Do you have a plan for your estate if something happens to you? Take trustworthy advice from StrongPoint Law so that your family remains protected after you are gone. Our estate planning attorneys can help with a full range of estate planning or elder law needs including plan documents (Wills, Revocable and Irrevocable Trusts, Life Insurance Trusts, Guardianships, etc.), maintaining your plan, probate avoidance and disputes, tax planning, charitable planning, asset protection, family and business succession planning, and elder law.


The purpose of a will is to ensure that your assets and finances are handled as per your wish after you’re gone. A will is written proof to establish how to divide physical and monetary assets based on your predetermined instructions. At StrongPoint Law we work to help you think about your children, future events and making sure your loved ones have the best documentation to execute your wishes should anything happen.


Selecting a Power of Attorney (POA) is common practice when making estate plans, writing wills, trusts, etc. There are four different types of POAs and each hold different purposes. StrongPoint Law will work you to decide which option best suits your situation and will correctly take care of your needs.

General/Durable Power of Attorney

A general power of attorney gives broad powers to a person or organization (known as an agent or attorney-in-fact) to act on your behalf. These powers include handling financial and business transactions, buying life insurance, settling claims, operating business interests, making gifts, and employing professional help.

General power of attorney is an effective tool if you will be out of the country and need someone to handle certain matters, or when you are physically or mentally incapable of managing your affairs. A general power of attorney is often included in an estate plan to make sure someone can handle financial matters.

Special Power of Attorney

You can specify exactly what powers an agent may exercise by signing a special power of attorney. This is often used when one cannot handle certain affairs due to other commitments or health reasons. Selling property (personal and real), managing real estate, collecting debts, and handling business transactions are some of the common matters specified in a special power of attorney document.

Health Care Power of Attorney

A health care power of attorney grants your agent authority to make medical decisions for you if you are unconscious, mentally incompetent, or otherwise unable to make decisions on your own. While not the same thing as a living will, many states allow you to include your preference about being kept on life support. Some states will allow you to combine parts of the health care POA and living will into an advanced health care directive.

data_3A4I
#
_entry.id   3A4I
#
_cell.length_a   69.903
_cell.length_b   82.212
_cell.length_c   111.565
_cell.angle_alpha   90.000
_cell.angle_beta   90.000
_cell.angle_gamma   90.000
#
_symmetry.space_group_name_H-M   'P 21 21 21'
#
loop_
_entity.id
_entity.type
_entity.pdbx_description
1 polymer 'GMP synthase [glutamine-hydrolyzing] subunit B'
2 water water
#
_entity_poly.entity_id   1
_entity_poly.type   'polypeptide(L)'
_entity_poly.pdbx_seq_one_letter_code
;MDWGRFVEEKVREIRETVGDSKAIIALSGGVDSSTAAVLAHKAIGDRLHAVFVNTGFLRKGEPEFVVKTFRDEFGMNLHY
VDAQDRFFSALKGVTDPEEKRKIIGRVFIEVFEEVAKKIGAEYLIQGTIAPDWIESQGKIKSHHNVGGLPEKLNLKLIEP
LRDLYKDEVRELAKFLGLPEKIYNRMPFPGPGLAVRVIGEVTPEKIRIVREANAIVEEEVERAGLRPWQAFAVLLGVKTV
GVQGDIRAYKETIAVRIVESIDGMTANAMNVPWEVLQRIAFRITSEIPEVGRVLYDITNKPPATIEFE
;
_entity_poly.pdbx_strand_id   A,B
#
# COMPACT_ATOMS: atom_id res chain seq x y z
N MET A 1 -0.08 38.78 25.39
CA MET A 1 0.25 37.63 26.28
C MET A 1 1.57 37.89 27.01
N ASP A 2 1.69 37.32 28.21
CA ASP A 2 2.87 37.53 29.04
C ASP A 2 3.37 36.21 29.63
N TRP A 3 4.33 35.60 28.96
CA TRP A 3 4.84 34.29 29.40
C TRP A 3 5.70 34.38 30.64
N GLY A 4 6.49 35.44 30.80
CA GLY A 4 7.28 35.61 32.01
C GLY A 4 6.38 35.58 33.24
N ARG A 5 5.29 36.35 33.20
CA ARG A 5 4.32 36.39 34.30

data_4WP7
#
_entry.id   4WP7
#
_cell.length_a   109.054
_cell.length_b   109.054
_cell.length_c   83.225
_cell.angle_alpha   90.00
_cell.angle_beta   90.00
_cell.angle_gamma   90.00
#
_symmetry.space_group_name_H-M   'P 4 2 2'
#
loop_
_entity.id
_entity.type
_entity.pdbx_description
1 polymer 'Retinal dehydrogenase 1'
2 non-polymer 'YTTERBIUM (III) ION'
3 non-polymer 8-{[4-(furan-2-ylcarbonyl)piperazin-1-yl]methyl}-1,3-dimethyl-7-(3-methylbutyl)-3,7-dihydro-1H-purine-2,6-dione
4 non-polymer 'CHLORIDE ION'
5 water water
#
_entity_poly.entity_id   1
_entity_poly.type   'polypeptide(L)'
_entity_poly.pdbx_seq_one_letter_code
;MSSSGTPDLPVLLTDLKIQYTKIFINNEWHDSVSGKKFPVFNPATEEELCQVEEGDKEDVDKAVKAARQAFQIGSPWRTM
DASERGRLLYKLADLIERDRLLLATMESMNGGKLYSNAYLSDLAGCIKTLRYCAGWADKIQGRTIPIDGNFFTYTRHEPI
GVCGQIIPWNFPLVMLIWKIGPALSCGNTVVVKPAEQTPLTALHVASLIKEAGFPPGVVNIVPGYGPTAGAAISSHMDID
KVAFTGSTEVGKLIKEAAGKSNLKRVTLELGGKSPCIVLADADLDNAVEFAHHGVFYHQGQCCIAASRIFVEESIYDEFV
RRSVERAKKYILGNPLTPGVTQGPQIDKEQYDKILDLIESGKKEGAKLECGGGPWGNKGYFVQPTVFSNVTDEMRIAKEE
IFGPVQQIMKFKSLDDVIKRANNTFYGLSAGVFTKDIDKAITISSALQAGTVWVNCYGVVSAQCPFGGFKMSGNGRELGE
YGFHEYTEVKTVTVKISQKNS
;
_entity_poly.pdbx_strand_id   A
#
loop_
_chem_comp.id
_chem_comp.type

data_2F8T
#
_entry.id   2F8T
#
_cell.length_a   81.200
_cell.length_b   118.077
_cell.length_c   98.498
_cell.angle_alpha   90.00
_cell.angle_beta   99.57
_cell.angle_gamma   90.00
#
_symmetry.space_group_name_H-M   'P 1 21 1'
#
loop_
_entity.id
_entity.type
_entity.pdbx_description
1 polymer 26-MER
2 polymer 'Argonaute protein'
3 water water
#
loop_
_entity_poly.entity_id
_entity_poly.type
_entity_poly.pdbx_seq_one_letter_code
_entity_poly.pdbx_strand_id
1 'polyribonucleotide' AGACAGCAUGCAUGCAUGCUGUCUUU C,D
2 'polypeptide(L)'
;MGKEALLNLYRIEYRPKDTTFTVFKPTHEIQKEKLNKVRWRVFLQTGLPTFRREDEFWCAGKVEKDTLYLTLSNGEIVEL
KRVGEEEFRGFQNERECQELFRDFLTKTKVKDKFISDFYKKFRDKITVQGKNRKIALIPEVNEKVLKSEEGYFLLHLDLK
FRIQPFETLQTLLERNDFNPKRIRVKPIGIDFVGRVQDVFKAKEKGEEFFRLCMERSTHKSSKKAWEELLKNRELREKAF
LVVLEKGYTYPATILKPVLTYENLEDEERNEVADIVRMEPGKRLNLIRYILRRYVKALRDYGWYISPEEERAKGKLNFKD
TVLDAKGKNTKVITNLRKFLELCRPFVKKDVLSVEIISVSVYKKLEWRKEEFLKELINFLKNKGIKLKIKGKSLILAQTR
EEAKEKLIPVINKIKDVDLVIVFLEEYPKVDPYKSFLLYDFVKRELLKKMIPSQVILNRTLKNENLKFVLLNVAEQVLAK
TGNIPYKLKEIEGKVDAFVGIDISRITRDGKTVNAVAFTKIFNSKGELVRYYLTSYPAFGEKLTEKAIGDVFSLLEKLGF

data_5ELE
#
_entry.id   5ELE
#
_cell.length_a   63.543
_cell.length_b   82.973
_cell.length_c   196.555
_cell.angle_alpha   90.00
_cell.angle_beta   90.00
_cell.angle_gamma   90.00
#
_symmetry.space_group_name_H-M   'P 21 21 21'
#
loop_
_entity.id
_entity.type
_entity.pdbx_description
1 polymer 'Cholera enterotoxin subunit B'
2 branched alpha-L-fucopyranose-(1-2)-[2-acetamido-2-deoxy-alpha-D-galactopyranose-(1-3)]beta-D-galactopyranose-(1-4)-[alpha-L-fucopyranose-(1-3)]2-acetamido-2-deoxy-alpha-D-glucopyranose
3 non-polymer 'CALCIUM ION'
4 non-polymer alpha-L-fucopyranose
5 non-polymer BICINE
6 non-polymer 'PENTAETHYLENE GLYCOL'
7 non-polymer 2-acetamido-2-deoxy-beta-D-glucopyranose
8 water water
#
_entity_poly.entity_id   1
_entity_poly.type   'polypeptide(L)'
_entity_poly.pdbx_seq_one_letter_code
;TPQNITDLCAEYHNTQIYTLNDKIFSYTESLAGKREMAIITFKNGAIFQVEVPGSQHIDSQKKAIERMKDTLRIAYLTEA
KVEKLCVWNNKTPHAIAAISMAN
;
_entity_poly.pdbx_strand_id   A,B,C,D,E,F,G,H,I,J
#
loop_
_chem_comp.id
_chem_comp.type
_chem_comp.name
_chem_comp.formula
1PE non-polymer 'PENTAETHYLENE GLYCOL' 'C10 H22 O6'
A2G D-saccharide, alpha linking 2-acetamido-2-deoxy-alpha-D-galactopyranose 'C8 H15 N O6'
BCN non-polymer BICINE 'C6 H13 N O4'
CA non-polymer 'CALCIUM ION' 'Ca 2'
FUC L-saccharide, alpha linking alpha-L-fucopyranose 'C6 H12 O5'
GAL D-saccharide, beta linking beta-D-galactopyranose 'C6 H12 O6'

Durable Power of Attorney

Suppose you become mentally incompetent due to illness or accident while you have a power of attorney in effect. Will the document remain valid? To safeguard against any problems, you can sign a durable power of attorney. This is simply a general, special, or health care POA that has a durability provision to keep the current power of attorney in effect.

You might also sign a durable power of attorney to prepare for the possibility that you may become mentally incompetent due to illness or injury. Specify in the power of attorney that it cannot go into effect until a doctor certifies you as mentally incompetent. You may name a specific doctor who you wish to determine your competency or require that two licensed physicians agree on your mental state.


A medical directive is a written, advanced directive for your medical care, giving you control over your medical care in situations where you may become disabled. It allows the person appointed by you to make decisions on your behalf.

Your advance directive will only come into effect when it is determined that you cannot make these decisions for yourself.


Safeguard the interests of your family for years to come with a properly written trust. A revocable living trust combines features of a will and power of attorney to ensure you have full control over your property even if you’re disabled. Your StongPoint Law representative will make sure you have the ability to execute your plans in the way you have designated.

Upon death, the trust can give necessary instructions for the passing of your property and help avoid any probate concerns. Your StrongPoint attorney will help you with every detail, so you can be worry-free for how your estate is divided upon passing.

Additional Trust Options:

  • Minors: to designate who will be granted guardianship should both parents be unable to care for the children or in an untimely accident.
  • Disabled Persons: created by a parent, grandparent, guardian, or court for an individual who is incapable of administering their own property or managing their own affairs



    Shawnah Bennett